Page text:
1. Cloud-First – All new technologies will be built in the cloud with active migration to the cloud while continuing to support hybrid on-premise customers.
  2. Native Web and Mobile experiences - Deliver native web and mobile experiences with consistent application authoring and consumption experiences.
  3. API integrations and Orchestration – Orchestrate workflow integrations to cloud and on-premise services.
  4. Emerging Technologies – Enhance all FileMaker services with AI and advanced technologies such as AR/VR.

 

I am not certain how excited I am for this change. One of the best things about FileMaker is not being forced into a cloud option. If they are going to force this then I'm not sure I'll stick with the platform.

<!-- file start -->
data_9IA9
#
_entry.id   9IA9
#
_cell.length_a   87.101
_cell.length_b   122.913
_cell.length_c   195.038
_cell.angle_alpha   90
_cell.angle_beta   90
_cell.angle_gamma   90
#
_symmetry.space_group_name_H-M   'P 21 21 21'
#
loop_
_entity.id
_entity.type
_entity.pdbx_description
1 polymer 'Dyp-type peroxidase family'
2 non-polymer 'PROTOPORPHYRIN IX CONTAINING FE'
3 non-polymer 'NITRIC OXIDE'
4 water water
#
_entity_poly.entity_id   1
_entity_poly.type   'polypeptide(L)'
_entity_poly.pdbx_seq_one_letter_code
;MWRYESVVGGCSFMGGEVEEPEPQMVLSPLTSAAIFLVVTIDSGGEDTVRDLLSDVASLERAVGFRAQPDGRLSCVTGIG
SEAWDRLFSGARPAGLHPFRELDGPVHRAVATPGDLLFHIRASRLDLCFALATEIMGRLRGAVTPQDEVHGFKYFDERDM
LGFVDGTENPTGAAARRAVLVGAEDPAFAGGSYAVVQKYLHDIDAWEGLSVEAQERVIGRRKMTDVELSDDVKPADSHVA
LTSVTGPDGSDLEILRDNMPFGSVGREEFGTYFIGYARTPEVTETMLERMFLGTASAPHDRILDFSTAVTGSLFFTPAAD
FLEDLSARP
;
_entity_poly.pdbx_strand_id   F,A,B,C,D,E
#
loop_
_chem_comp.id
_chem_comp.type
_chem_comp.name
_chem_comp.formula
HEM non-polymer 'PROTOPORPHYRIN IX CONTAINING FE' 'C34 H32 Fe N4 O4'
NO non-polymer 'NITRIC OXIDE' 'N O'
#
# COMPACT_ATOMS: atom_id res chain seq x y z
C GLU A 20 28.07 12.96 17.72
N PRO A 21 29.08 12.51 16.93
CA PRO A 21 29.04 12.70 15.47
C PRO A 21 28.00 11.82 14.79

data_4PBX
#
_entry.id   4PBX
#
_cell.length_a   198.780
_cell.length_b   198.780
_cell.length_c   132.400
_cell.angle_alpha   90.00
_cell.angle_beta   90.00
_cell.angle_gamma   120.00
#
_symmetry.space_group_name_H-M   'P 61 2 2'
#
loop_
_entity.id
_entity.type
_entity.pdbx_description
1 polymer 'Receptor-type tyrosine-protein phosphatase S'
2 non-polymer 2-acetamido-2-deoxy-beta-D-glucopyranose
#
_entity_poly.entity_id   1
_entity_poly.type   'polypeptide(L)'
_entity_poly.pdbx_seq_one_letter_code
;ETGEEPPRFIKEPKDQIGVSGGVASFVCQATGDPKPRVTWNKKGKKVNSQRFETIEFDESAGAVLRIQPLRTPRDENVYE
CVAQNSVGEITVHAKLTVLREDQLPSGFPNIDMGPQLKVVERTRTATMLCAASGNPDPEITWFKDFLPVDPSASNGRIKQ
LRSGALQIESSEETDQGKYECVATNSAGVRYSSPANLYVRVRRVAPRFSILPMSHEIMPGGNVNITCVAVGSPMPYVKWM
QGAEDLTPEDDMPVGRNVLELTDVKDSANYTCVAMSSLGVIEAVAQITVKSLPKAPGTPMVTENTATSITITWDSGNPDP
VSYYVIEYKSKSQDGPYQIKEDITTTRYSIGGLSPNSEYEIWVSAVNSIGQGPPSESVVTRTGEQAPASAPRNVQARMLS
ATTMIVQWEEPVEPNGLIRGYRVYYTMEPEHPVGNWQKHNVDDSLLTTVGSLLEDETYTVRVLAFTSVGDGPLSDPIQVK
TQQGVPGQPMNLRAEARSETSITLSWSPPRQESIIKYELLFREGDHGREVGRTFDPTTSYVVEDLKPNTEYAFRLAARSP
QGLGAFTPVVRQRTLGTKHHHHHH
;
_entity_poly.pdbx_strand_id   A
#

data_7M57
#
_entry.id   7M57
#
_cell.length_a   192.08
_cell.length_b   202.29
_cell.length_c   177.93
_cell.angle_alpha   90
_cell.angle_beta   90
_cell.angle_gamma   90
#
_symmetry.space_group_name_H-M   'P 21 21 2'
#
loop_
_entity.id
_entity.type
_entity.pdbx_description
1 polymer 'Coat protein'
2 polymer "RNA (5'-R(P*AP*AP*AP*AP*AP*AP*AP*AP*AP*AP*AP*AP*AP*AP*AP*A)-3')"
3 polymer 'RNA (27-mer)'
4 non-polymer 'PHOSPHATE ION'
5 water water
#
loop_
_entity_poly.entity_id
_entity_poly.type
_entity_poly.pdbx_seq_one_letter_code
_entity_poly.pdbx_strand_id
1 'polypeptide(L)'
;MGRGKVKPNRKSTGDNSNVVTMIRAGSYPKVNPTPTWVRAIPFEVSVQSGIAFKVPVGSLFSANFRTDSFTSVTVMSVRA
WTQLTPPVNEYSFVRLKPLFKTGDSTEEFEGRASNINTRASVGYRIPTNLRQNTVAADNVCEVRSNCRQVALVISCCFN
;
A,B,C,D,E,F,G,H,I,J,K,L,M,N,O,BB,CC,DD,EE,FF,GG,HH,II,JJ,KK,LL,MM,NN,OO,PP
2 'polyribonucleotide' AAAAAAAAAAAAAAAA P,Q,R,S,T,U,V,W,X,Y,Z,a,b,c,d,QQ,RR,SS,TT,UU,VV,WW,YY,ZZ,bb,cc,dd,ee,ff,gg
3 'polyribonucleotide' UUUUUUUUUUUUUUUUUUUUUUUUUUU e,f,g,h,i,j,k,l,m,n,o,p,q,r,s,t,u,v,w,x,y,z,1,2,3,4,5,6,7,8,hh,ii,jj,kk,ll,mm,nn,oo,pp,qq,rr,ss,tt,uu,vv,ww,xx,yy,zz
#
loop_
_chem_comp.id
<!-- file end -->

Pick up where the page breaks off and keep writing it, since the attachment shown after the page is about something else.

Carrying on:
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Posted (edited)
7 hours ago, Scott Reese said:

 

 

I am not certain how excited I am for this change. One of the best things about FileMaker is not being forced into a cloud option. If they are going to force this then I'm not sure I'll stick with the platform.

Where would you migrate to? Afaik, there isn't anything quite like FM on the market. It also means you'd be rebuilding your databases from scratch. While the years of knowledge one would have gained building those databases would certainly be useful and it's an opportunity to do things better (potentially), it's also a massive investment.

Edited by OlgerDiekstra

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Nothing really says they are completely abandoning on-prem servers. Just that their focus will shift, as has already been happening, to cloud tech. There are many businesses and organizations that can't use cloud tech to store data, so there will always be an on-prem component.